In order to further increase the effectiveness of the clarification process, extensive polymer tests were carried out both in the laboratory and on the screw press. The experiments showed that the combined use of powder and liquid polymers leads to significant advantages:
  • Polymer consumption was reduced by an impressive 33 % through this methodical adaptation.
  • In addition, an improvement in processing quality was observed, which is reflected in a 1.5 % increase in the output dry mass.

The initial dry mass refers to the solids content in the sewage sludge after the dewatering phase. A higher initial dry mass is an indicator of more efficient dewatering, which in turn makes it easier to dispose of the sewage sludge.
 
For the sewage treatment plant, the changeover means an improvement in quality and a reduction in costs.
 
This optimization was successfully implemented in cooperation with the team at the Stainz wastewater treatment plant led by Peter Lienhart and Siegfried Wernig Donau Chemie Wassertechnik.

 

Conclusion: More efficient wastewater treatment thanks to polymer combination

The implementation of a combination of powder and liquid polymers at the Stainz wastewater treatment plant has led to significant improvements. Through extensive testing and analysis, polymer consumption has been reduced by a remarkable 33 %, while at the same time an increase in output dry mass of 1.5 % has been achieved. If you would like to know more about how we can help you with similar optimization projects, please contact us.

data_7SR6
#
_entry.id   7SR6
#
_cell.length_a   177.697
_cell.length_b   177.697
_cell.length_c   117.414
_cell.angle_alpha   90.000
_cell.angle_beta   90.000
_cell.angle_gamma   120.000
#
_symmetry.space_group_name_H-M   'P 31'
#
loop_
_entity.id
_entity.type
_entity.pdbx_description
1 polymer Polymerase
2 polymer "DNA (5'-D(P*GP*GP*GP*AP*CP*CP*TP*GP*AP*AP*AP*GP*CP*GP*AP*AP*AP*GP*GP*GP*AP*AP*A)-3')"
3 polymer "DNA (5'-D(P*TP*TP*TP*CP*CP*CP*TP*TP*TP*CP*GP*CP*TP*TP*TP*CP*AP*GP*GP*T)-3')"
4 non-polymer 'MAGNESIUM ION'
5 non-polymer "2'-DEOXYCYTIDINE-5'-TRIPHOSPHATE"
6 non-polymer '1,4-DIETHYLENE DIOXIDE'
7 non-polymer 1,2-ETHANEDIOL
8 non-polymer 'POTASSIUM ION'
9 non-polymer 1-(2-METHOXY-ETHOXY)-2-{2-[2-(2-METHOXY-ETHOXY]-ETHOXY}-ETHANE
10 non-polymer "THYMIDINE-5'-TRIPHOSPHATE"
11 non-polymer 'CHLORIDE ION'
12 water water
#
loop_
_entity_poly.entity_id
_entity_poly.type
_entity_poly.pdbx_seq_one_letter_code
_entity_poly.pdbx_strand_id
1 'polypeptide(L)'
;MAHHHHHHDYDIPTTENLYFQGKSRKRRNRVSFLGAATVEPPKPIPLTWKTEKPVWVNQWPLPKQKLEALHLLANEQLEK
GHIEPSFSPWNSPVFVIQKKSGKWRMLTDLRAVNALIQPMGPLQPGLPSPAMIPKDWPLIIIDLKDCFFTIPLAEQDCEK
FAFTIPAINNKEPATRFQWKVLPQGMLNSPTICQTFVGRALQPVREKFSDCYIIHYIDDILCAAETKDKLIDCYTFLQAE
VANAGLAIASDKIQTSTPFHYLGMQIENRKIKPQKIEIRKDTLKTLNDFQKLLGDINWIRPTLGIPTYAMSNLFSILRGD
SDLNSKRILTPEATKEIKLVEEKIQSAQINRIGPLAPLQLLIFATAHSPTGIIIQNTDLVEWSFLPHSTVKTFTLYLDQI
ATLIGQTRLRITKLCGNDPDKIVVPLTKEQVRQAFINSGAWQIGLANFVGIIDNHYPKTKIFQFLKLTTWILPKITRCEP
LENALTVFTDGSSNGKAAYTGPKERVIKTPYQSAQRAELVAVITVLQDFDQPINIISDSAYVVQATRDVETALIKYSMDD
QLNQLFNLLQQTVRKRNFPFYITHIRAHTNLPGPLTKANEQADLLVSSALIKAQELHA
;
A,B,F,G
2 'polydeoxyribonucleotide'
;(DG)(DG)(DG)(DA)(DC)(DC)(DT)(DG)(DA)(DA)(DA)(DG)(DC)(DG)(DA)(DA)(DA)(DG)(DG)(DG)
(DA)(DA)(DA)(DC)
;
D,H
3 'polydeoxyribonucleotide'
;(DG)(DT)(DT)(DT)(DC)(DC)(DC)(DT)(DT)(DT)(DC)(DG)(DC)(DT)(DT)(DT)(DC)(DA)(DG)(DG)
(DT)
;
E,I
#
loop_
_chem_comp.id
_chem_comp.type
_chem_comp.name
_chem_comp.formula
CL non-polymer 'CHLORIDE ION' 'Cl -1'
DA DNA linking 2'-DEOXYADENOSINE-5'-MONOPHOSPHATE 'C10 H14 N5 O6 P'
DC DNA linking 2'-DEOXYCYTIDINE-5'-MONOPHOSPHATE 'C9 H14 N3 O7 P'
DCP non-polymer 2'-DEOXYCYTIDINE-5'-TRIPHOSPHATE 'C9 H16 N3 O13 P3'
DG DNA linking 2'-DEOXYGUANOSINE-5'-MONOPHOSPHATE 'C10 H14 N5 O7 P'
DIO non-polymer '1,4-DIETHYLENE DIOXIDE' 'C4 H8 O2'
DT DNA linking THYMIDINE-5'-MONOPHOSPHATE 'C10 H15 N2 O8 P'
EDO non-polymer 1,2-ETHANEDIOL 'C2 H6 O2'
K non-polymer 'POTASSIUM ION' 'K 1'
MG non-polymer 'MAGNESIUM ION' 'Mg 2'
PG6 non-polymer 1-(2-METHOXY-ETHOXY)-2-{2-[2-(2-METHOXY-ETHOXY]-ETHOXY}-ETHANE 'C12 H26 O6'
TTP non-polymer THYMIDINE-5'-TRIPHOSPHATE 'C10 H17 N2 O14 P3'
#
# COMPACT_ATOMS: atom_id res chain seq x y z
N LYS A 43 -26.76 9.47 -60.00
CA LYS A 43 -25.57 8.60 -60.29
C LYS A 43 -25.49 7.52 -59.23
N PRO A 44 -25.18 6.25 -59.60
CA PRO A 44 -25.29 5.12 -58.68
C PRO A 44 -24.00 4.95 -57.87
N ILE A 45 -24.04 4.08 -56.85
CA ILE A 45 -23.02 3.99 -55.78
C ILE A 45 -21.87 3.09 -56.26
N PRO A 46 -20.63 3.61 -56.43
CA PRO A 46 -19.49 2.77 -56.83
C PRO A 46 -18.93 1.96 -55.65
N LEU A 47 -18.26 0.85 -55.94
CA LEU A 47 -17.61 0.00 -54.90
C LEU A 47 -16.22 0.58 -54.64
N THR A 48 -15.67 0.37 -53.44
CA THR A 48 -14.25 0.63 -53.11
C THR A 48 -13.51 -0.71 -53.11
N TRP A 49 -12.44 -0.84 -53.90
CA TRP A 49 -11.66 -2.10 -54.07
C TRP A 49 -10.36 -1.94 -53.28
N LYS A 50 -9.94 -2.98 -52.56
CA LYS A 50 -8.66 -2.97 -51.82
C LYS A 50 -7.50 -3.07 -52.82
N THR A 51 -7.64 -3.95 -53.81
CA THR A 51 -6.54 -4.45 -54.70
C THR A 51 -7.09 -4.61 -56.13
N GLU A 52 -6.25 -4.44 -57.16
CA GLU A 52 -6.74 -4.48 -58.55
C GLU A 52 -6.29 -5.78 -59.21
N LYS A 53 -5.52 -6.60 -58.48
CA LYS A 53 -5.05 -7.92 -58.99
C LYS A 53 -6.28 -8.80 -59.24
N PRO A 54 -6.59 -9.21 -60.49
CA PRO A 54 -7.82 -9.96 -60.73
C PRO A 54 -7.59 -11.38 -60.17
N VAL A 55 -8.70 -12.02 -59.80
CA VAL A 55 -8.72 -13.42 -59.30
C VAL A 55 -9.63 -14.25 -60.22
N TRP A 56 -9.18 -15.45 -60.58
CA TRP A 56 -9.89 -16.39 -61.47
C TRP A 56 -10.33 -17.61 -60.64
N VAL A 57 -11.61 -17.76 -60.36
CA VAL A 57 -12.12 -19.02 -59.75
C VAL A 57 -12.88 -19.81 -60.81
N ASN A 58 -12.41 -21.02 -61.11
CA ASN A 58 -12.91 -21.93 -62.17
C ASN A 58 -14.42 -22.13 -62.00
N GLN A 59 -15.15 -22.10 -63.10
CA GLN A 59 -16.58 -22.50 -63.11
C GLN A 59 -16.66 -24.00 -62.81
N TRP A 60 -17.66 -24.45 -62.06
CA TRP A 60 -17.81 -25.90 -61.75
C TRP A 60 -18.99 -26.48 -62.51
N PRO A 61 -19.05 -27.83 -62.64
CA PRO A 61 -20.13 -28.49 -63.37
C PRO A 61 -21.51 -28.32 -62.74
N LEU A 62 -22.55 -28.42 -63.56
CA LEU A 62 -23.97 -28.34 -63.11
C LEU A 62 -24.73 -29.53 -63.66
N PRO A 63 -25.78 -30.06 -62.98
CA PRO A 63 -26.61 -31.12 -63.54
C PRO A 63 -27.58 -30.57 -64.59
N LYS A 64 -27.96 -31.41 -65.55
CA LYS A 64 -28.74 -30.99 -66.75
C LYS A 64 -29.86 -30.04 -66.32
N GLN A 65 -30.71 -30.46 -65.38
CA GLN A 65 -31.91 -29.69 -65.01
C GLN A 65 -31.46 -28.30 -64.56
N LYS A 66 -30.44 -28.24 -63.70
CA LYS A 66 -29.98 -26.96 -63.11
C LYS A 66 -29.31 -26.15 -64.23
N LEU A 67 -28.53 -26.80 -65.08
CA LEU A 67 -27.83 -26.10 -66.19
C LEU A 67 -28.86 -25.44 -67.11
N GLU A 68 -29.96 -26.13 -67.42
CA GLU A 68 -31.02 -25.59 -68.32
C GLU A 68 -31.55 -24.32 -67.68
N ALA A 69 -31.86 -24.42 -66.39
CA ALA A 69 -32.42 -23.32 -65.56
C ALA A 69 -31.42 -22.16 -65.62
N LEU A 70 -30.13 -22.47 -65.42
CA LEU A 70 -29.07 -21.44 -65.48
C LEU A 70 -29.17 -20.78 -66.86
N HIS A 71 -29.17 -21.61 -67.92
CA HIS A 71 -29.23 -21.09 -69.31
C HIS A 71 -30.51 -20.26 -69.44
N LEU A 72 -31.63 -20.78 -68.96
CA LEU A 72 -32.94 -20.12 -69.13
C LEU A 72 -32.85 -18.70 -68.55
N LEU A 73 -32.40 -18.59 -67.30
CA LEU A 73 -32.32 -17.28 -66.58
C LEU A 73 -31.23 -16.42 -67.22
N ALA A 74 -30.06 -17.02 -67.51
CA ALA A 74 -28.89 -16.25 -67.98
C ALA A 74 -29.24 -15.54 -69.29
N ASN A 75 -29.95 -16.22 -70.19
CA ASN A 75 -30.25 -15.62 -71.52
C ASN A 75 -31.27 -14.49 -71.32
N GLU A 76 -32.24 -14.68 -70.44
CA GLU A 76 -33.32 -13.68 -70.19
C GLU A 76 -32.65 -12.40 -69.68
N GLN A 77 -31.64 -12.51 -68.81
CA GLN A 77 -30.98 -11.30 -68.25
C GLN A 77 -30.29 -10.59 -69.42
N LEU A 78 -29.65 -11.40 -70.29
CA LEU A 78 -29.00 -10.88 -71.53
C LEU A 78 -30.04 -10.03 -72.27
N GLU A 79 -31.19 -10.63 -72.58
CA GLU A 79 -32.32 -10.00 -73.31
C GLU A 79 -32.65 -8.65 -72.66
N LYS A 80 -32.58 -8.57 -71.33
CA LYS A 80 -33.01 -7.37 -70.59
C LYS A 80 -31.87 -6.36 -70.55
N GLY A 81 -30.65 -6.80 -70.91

Visit our website to find out more about our state-of-the-art water treatment products and their applications.

Read also: Längenfeld wastewater treatment plant: Wastewater treatment with low acid capacity
Donau Chemie Water Technology

FAQs – Wastewater treatment with polymers

What is meant by polymers?

Polymer means " made of many (equal) parts". They are therefore chemical substances in which certain components form large macromolecules, whereby individual components are repeated. Natural polymers (biopolymers) form the basic elements of organisms (examples: proteins, starch, DNA). Artificial polymers are, among other things, the components of plastics.

 

What does flocculant do?

Flocculants combine small particles in wastewater or sludge to form larger agglomerates. This also makes the particles heavier and easier to separate from the treated wastewater, as they sink to the bottom more quickly, for example. In mechanical sludge dewatering, flocculants are used to create a sludge structure that releases the water more easily.

 

What are polymer flocculants?

In water treatment, synthetic polymers (polyamines, polyacrylamides) are primarily used as flocculants. The substances can be imagined as long chains or large networks with many "docking points" (with a positive or negative charge). For example, particles with a negative surface charge are attracted by the positive charges and "dock" onto the polymer. The polymer therefore acts like an adhesive for many small particles.

 

How are flocculants used?

Flocculants are added to wastewater or sewage sludge in the form of aqueous solutions. Polymer flocculants are available as concentrates in liquid or solid form. They must be highly diluted or dissolved in water before use to ensure good mixing with the wastewater or sludge. Synthetic polymers in particular often require a certain maturing time before addition so that the polymer chains can unfold. The diluted solutions are added to the water or sludge using a suitable dosing pump, ensuring good mixing.